The government had imposed a blackout on mobile internet in the troubled area after clashes between security forces and protestors claimed the lives of five people. The area had seen protests after the alleged molestation of a teenager by security personnel. The mobile internet blackout had been aimed at curbing the spread of potentially inflammatory messages that could spark further tension in the area.
It would seem to me the tension was created by the alleged molestation, the government's lack of interest in investigating/punishing the wrongdoer and the killing of five people. The government appears to be more interested in saving itself from its constituency, so the obvious move is to shut down any communication platform that it can't monitor or control. It can't kill WhatsApp, so it's demanding to be inserted into these conversations -- either directly or by lurking just offscreen whispering legal threats.
Not only that, but the quelling of dissent extends to the government itself. The flier also notes punishment awaits government employees who find the registration demand heavy-handed.
Govt. Employees serving in the district are directed to restrain from making any comments/remarks with regard to the policies and decisions of government on these WhatsApp groups running in the district and if anyone found involved in such activities, strict action will be initiated against them as required under rules.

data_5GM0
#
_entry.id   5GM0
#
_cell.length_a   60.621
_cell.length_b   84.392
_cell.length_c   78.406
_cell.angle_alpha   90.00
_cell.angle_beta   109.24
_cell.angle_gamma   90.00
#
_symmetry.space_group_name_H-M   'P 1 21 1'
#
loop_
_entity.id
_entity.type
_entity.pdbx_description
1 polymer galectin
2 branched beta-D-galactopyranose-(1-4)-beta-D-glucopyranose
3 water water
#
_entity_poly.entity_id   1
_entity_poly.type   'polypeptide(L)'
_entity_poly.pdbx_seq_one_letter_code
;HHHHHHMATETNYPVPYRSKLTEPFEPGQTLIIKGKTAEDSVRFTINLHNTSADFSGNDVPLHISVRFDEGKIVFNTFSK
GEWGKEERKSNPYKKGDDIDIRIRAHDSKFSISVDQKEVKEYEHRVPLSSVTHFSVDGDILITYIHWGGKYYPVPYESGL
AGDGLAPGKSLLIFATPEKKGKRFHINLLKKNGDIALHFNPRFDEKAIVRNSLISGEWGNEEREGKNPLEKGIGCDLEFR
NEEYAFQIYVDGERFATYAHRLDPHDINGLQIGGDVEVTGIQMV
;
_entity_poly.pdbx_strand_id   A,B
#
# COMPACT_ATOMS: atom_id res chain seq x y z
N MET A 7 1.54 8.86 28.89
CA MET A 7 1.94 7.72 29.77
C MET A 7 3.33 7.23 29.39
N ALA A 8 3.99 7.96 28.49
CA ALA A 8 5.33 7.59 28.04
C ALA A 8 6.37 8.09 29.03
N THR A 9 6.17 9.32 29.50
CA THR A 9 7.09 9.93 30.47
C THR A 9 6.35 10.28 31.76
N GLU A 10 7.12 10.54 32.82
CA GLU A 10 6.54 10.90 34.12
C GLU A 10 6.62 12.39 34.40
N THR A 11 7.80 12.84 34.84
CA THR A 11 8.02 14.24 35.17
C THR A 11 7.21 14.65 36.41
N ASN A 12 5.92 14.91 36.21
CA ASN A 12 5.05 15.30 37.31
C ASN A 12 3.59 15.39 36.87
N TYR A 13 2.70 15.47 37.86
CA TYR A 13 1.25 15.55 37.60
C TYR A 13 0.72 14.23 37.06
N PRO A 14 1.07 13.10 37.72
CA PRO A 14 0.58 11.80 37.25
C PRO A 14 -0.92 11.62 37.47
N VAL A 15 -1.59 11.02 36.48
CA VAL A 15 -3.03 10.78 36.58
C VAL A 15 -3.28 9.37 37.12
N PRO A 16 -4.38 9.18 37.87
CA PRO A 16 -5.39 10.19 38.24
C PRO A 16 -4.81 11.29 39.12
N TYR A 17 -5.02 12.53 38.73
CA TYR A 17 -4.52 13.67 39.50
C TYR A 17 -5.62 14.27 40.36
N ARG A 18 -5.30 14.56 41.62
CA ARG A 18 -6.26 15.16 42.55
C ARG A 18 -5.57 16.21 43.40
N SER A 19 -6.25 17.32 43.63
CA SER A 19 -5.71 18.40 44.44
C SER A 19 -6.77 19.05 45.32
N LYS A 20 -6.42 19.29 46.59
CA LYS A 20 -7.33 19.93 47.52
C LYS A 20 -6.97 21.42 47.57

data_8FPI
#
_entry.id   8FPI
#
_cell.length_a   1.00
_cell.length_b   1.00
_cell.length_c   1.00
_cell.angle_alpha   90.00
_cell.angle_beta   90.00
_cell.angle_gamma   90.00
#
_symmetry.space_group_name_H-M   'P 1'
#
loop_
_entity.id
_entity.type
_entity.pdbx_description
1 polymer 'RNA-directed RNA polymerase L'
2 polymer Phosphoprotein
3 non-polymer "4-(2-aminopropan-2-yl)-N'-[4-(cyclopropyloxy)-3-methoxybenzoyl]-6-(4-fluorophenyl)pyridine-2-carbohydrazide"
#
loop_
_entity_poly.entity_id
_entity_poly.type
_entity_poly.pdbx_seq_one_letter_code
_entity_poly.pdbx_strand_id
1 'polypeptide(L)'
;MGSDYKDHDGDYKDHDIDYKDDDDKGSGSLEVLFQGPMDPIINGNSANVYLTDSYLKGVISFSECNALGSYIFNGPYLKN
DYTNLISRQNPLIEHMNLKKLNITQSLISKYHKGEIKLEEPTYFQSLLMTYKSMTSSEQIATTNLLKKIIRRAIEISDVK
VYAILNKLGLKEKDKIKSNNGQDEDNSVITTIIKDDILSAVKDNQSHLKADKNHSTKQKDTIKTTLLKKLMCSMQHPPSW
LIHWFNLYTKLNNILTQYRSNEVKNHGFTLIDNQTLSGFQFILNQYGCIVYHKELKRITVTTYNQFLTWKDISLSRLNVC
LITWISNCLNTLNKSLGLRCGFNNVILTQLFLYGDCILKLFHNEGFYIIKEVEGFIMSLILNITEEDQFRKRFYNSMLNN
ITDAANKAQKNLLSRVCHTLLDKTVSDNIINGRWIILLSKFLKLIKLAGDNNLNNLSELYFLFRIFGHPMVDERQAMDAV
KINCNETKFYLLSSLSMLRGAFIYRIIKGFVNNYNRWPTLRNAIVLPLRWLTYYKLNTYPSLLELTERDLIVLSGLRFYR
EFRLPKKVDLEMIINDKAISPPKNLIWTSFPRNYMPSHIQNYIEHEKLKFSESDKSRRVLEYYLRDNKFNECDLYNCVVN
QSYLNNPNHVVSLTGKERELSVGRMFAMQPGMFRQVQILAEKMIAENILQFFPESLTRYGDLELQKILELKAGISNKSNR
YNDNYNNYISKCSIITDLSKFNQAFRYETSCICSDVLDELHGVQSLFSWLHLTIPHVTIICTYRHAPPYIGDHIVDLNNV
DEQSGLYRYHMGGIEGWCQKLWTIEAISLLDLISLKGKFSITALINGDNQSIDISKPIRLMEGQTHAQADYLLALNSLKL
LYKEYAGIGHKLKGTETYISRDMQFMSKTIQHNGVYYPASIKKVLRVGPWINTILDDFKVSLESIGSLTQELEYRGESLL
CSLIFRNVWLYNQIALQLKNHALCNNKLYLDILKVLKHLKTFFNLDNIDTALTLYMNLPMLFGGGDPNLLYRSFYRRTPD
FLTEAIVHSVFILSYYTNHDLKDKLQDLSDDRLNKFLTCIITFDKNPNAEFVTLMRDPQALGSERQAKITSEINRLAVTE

Looking beyond this local dispute that has managed to drag in the world's most popular messaging service, one can see why it is essential that citizens have communication platforms that keep the government locked out. Encryption doesn't just "protect" criminals from law enforcement and innocent people from criminals. It also protects the innocent from their governments' self-serving overreach.
When you testify before Congress, it helps to actually have some knowledge of what you're talking about. On Tuesday, the House Energy & Commerce Committee held the latest congressional hearing on the whole silly encryption fight, entitled Deciphering the Debate Over Encryption: Industry and Law Enforcement Perspectives. And, indeed, they did have witnesses presenting "industry" and "law enforcement" views, but for unclear reasons decided to separate them. First up were three "law enforcement" panelists, who were free to say whatever the hell they wanted with no one pointing out that they were spewing pure bullshit. You can watch the whole thing below (while it says it's 4 hours, it doesn't actually start until about 45 minutes in):